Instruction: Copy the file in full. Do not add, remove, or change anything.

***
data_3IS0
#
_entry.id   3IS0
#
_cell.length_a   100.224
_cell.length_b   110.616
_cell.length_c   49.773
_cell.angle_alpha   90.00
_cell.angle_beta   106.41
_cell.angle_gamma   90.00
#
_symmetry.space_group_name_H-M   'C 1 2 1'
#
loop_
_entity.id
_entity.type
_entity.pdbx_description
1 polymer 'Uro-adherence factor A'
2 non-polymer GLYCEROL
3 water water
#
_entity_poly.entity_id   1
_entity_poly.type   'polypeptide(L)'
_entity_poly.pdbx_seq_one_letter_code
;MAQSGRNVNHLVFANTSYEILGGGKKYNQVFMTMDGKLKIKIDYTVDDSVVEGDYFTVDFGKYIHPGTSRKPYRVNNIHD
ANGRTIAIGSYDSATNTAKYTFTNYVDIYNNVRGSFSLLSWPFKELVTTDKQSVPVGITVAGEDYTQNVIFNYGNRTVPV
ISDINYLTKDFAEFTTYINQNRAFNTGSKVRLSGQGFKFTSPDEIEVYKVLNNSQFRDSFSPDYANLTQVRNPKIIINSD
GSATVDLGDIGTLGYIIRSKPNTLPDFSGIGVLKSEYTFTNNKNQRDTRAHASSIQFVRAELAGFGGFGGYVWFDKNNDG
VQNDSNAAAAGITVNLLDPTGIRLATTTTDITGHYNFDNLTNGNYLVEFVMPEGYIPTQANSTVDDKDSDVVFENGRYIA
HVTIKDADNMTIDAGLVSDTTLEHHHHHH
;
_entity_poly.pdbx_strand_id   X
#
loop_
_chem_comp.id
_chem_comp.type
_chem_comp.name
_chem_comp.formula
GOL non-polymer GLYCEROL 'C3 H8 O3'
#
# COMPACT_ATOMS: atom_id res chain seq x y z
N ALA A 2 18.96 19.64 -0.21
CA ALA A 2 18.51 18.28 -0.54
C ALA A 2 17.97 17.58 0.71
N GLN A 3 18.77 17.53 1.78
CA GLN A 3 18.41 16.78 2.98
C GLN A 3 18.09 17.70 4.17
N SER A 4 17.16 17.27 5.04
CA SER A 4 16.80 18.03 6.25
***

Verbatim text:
data_3IS0
#
_entry.id   3IS0
#
_cell.length_a   100.224
_cell.length_b   110.616
_cell.length_c   49.773
_cell.angle_alpha   90.00
_cell.angle_beta   106.41
_cell.angle_gamma   90.00
#
_symmetry.space_group_name_H-M   'C 1 2 1'
#
loop_
_entity.id
_entity.type
_entity.pdbx_description
1 polymer 'Uro-adherence factor A'
2 non-polymer GLYCEROL
3 water water
#
_entity_poly.entity_id   1
_entity_poly.type   'polypeptide(L)'
_entity_poly.pdbx_seq_one_letter_code
;MAQSGRNVNHLVFANTSYEILGGGKKYNQVFMTMDGKLKIKIDYTVDDSVVEGDYFTVDFGKYIHPGTSRKPYRVNNIHD
ANGRTIAIGSYDSATNTAKYTFTNYVDIYNNVRGSFSLLSWPFKELVTTDKQSVPVGITVAGEDYTQNVIFNYGNRTVPV
ISDINYLTKDFAEFTTYINQNRAFNTGSKVRLSGQGFKFTSPDEIEVYKVLNNSQFRDSFSPDYANLTQVRNPKIIINSD
GSATVDLGDIGTLGYIIRSKPNTLPDFSGIGVLKSEYTFTNNKNQRDTRAHASSIQFVRAELAGFGGFGGYVWFDKNNDG
VQNDSNAAAAGITVNLLDPTGIRLATTTTDITGHYNFDNLTNGNYLVEFVMPEGYIPTQANSTVDDKDSDVVFENGRYIA
HVTIKDADNMTIDAGLVSDTTLEHHHHHH
;
_entity_poly.pdbx_strand_id   X
#
loop_
_chem_comp.id
_chem_comp.type
_chem_comp.name
_chem_comp.formula
GOL non-polymer GLYCEROL 'C3 H8 O3'
#
# COMPACT_ATOMS: atom_id res chain seq x y z
N ALA A 2 18.96 19.64 -0.21
CA ALA A 2 18.51 18.28 -0.54
C ALA A 2 17.97 17.58 0.71
N GLN A 3 18.77 17.53 1.78
CA GLN A 3 18.41 16.78 2.98
C GLN A 3 18.09 17.70 4.17
N SER A 4 17.16 17.27 5.04
CA SER A 4 16.80 18.03 6.25